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Mass rally in Paris against same-sex ‘marriage’

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Almost one million people gathered in Paris last Sunday (13 January) for a rally against legislation that would introduce same-sex ‘marriage’ in France.

French President Francois Hollande announced his intention to introduce same-sex ‘marriage’ last November, which resulted in a demonstration against the proposal of 100,000 protestors.

Increased opposition

But then what started as a debate about homosexual rights changed to one about a child’s right to a mother and father. The opposition subsequently increased and came to include a number of homosexuals.

The most recent demonstration therefore drew significantly more people, who emphasised the rights of children to have a mother and a father.

Three big marches converged on the Champs de Mars, a large park next to the Eiffel Tower.

“The rights of children trump the right to children,” was the catchphrase of protestors like Jean Marc, a French mayor who is also homosexual.

Jean, who has lived with a man for 20 years said, “The LGBT movement that speaks out in the media...they don’t speak for me. As a society we should not be encouraging this. It’s not biologically natural.”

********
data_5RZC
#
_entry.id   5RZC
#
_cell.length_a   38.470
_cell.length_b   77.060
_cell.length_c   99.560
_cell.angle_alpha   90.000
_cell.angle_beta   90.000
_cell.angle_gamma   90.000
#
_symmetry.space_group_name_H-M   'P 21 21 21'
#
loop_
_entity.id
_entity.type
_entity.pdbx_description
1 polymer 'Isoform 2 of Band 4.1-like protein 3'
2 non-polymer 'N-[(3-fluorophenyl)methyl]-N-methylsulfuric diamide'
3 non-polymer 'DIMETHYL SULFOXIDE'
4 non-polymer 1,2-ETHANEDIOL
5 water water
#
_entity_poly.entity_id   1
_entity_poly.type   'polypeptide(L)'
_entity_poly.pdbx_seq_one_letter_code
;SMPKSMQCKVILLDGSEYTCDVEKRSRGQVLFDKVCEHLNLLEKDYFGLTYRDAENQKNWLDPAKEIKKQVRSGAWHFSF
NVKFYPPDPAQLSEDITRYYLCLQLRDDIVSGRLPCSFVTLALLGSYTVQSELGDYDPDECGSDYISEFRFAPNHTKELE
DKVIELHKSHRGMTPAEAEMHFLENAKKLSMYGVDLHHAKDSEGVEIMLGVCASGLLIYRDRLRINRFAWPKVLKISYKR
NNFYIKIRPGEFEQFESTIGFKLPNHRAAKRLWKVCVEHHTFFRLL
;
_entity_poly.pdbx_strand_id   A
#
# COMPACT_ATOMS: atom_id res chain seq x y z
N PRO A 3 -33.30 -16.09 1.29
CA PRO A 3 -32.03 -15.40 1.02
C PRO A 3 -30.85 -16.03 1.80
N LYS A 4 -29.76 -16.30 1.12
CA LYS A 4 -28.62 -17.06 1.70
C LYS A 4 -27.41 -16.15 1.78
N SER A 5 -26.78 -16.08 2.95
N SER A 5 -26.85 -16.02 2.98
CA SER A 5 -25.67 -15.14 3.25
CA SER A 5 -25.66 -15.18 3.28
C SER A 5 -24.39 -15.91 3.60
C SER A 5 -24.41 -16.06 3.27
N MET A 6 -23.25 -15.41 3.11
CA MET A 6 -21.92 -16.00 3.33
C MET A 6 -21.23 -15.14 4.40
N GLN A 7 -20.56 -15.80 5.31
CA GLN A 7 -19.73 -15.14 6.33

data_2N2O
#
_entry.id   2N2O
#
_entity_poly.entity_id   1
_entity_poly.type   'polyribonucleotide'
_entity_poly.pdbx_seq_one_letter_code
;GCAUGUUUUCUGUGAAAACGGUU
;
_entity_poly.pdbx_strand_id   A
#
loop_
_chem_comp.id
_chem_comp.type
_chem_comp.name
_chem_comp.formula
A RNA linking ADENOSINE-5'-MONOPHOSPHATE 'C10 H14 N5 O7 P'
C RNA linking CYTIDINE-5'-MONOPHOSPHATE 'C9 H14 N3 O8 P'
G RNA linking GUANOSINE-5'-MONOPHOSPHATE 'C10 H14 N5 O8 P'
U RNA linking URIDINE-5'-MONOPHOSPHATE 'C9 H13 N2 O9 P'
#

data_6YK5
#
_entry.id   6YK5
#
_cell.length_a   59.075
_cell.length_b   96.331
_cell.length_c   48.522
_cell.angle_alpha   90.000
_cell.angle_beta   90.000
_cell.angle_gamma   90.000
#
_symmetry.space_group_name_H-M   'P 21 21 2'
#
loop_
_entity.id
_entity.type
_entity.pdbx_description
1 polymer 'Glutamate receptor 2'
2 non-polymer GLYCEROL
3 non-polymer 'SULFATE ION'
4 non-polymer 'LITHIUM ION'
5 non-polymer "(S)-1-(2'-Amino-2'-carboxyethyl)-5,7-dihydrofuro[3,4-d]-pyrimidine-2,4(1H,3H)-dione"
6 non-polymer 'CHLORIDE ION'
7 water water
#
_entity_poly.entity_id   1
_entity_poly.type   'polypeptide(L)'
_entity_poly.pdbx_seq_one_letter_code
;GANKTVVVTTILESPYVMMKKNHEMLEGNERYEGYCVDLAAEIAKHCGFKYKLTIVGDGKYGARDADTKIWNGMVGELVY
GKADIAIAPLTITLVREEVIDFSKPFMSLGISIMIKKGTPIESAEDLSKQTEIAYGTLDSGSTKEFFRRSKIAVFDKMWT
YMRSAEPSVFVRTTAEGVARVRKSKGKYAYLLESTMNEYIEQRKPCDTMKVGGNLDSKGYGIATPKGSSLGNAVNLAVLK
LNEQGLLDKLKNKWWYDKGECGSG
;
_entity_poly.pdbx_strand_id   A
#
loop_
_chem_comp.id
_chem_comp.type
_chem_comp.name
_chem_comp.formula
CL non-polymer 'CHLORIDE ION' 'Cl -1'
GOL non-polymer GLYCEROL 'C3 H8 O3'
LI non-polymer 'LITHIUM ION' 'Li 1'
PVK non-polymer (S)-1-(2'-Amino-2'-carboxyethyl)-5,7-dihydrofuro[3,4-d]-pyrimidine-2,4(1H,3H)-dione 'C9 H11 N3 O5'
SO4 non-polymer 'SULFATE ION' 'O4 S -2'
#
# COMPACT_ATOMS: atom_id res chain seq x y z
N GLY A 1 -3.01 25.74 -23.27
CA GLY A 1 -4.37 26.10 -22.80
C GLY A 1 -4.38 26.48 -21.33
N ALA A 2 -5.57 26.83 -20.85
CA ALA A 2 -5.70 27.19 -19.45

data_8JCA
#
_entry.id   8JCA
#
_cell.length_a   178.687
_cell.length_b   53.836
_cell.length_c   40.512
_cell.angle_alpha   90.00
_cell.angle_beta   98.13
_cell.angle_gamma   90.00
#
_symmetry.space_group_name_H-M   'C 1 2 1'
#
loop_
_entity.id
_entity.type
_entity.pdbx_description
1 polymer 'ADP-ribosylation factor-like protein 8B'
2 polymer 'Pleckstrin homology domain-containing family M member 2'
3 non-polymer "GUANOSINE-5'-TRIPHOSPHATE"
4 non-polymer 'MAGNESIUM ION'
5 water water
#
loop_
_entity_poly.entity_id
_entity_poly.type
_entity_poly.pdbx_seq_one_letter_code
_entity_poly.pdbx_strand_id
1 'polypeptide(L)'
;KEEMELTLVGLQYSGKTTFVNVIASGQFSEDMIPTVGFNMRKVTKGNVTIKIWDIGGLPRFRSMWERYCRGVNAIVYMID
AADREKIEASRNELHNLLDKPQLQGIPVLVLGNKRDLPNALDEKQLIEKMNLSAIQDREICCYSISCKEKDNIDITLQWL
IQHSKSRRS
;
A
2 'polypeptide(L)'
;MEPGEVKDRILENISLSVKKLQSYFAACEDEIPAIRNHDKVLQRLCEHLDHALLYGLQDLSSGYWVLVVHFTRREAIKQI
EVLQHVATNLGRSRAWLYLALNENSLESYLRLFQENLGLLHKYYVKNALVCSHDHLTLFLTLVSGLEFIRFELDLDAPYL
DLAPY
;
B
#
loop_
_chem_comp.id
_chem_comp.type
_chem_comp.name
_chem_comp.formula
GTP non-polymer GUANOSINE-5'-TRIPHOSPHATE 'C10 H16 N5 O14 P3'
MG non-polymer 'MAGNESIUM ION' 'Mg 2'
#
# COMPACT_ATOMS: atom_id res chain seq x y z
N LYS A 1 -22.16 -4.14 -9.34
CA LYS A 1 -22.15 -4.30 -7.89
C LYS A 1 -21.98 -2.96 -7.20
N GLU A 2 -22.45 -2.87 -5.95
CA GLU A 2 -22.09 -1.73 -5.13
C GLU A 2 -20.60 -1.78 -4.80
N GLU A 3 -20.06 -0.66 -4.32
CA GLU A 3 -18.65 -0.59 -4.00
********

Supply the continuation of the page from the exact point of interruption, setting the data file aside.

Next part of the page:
Demonstrators carried placards with slogans such as: “We don't want your law, Francois” and “Don't touch my civil code”.

Demonstrators speak out

A well known French comedian, Frigide Barjot, led the march. She told French TV that same-sex ‘marriage’ “makes no sense” because of the right of children to a mother and a father.

Xavier Bongibault, an atheist homosexual, is a prominent spokesman against the bill. “In France, marriage is not designed to protect the love between two people. French marriage is specifically designed to provide children with families” he said in an interview.

“The most serious study done so far...demonstrates quite clearly that a child has trouble being raised by gay parents”.

66 year old Jean-Dominique Brunel, a specialist in humanitarian law, told Le Figaro he “was raised by two women” and that he “suffered from the lack of a father, a daily presence, a character and masculine example some counterweight to the relationship of my mother to her lover. I was aware of it at a very early age. I lived that absence of a father, experienced it, as an amputation”.

Comment

Andrea Williams of Christian Concern said: “The French clearly understand that marriage is unique and is the fundamental building block of society.

“They recognize its importance for children and therefore for our future.

“Let’s hope that Francois Hollande listens to the people before rushing through legislation”.

Demonstrations also took place outside French embassies around the world.

France’s National Assembly will take up the bill on January 29.

Sources

Catholic Families and Human Rights Institute

BBC News

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